Do you think it's time for Florida to adopt a new state song?
For the record, our "official'' song is the 1851 Stephen Foster standard "Swanee River (Old Folks at Home),'' which was adopted in 1935.
Written by a great American musical storyteller and commemorating a river (actually, the Suwannee) that flows across Florida to the Gulf of Mexico, it's a song about yearning for your beloved home. I always assumed that Foster must have known the river and its people to have captured the dreamy sentiment so well.
Apparently Foster never even visited Florida, which shouldn't disqualify "Swanee River'' as the state song. However, folks have complained for years about the southern black dialect Foster used for lyrics. Specifically, the song contains a reference to "darkeys'' which many find racially offensive.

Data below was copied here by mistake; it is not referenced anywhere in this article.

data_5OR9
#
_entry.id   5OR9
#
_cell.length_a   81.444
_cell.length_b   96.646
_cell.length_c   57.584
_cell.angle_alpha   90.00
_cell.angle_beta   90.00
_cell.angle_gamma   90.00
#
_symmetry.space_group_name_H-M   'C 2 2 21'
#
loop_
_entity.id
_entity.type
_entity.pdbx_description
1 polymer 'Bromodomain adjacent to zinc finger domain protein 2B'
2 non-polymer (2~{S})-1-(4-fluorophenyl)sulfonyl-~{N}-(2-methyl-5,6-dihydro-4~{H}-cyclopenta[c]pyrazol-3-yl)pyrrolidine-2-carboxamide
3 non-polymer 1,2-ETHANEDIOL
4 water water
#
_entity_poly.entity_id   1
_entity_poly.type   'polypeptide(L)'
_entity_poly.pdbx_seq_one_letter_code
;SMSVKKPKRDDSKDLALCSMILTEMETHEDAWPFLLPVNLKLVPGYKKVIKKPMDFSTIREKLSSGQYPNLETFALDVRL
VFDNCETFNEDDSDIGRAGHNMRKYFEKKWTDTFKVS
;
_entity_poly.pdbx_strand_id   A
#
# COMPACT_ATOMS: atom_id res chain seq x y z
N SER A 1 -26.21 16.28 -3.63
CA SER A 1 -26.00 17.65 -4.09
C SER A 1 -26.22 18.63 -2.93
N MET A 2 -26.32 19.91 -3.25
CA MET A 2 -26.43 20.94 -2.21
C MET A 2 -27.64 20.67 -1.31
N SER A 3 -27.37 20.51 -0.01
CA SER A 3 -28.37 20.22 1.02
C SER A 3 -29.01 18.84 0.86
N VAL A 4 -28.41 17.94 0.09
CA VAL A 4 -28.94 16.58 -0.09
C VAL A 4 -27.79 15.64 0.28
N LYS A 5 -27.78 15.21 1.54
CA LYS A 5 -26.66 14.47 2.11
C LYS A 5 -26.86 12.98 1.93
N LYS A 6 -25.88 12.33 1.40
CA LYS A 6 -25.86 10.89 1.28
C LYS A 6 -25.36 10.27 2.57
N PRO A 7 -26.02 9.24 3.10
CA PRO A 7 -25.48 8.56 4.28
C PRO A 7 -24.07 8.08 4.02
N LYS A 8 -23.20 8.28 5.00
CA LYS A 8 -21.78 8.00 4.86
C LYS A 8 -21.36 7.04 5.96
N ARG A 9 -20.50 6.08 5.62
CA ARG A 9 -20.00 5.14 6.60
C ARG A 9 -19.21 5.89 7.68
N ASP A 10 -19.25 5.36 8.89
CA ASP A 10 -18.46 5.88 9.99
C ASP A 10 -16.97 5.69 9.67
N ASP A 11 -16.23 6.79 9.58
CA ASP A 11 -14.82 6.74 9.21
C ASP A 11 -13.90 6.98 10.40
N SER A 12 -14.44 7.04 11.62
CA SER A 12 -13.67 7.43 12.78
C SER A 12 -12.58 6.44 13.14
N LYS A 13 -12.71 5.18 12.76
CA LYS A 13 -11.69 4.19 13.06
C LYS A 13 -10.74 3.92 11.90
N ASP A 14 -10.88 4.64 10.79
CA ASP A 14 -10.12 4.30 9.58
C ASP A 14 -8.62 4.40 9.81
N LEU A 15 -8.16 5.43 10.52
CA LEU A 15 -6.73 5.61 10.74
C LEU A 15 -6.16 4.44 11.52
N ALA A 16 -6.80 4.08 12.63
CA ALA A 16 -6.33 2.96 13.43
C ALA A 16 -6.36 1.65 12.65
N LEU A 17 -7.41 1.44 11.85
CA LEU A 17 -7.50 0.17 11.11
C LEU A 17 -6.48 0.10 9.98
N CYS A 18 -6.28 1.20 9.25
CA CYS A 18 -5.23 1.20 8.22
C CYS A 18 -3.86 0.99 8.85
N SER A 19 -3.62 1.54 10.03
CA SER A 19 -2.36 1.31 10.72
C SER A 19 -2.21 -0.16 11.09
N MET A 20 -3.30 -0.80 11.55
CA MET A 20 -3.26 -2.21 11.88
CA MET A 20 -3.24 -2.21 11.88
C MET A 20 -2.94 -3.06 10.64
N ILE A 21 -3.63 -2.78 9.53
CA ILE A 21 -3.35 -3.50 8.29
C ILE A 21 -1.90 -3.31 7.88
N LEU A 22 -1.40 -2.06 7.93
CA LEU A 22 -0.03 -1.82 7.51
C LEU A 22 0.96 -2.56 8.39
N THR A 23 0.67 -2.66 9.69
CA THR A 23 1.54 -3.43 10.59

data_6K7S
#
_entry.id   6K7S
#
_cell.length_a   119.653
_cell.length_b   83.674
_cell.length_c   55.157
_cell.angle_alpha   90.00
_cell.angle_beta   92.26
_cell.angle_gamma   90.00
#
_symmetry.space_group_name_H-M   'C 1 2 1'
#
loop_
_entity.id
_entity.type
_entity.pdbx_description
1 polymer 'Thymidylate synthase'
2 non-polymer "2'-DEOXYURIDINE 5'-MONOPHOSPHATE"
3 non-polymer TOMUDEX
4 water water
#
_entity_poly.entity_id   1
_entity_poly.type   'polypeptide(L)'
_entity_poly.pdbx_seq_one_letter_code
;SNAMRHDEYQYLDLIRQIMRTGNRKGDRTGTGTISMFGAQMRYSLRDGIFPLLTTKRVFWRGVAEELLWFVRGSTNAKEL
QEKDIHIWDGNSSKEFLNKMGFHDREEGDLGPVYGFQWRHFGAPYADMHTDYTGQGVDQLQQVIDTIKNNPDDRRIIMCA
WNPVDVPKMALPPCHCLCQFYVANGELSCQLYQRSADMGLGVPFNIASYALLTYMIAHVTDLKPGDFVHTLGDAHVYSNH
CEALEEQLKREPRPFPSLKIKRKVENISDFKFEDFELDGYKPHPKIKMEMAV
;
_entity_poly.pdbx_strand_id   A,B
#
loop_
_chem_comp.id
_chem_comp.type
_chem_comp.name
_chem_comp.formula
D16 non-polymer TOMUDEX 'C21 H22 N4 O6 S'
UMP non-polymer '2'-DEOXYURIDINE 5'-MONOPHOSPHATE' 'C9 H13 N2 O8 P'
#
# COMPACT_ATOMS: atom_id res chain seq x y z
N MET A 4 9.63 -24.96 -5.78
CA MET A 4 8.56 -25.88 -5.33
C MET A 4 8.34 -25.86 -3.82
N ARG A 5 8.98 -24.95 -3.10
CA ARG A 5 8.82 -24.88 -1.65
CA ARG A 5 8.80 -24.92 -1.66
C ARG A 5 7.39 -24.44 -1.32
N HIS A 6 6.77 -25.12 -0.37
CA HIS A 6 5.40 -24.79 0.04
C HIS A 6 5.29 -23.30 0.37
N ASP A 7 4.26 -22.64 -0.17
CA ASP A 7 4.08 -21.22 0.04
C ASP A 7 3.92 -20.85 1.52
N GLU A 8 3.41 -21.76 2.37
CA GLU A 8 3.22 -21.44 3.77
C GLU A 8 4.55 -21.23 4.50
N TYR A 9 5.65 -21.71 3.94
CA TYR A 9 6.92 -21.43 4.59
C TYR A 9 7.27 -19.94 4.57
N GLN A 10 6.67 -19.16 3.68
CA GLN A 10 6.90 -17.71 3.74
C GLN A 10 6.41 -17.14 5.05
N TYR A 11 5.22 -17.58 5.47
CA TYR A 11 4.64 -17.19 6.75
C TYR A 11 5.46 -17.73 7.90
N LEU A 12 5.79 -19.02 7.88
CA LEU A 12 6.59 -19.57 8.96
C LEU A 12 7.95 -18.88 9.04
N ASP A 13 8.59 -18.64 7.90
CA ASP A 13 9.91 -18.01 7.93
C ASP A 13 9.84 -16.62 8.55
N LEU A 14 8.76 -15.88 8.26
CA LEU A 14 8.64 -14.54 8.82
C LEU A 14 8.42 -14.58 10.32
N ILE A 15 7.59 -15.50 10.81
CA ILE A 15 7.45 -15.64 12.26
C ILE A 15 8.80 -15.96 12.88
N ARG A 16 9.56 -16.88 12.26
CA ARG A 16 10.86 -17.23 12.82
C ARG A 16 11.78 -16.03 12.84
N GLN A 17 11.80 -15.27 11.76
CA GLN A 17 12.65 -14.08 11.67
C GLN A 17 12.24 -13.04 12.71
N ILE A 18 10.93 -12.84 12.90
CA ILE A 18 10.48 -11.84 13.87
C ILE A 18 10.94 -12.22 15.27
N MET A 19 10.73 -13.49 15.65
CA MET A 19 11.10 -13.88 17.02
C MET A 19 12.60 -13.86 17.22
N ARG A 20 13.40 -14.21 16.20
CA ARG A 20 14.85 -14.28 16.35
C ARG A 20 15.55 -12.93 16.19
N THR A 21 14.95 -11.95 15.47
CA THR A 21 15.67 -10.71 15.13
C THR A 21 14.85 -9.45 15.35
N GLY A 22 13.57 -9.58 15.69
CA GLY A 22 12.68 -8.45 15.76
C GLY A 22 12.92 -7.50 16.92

Now a movement is under way — again — to replace "Swanee River'' with a new state song. The Florida Music Educators' Association is leading the search, and more than 100 entries have been received. (Details are available at justsingflorida.com)
And, as education reporter Sylvia Lim wrote in today's Herald, our own Rowlett Elementary boys choir has submitted a version of the song with new lyrics written by music teacher Dave Walters.
There's no harm in having some musical fun. If Foster were alive he might even submit a new song himself for consideration. But no doubt there are much bigger decisions facing Florida's future, so we hope the Legislature doesn't get all hog-tied on this in the next session.
Anybody for Jimmy Buffett's "Margaritaville''?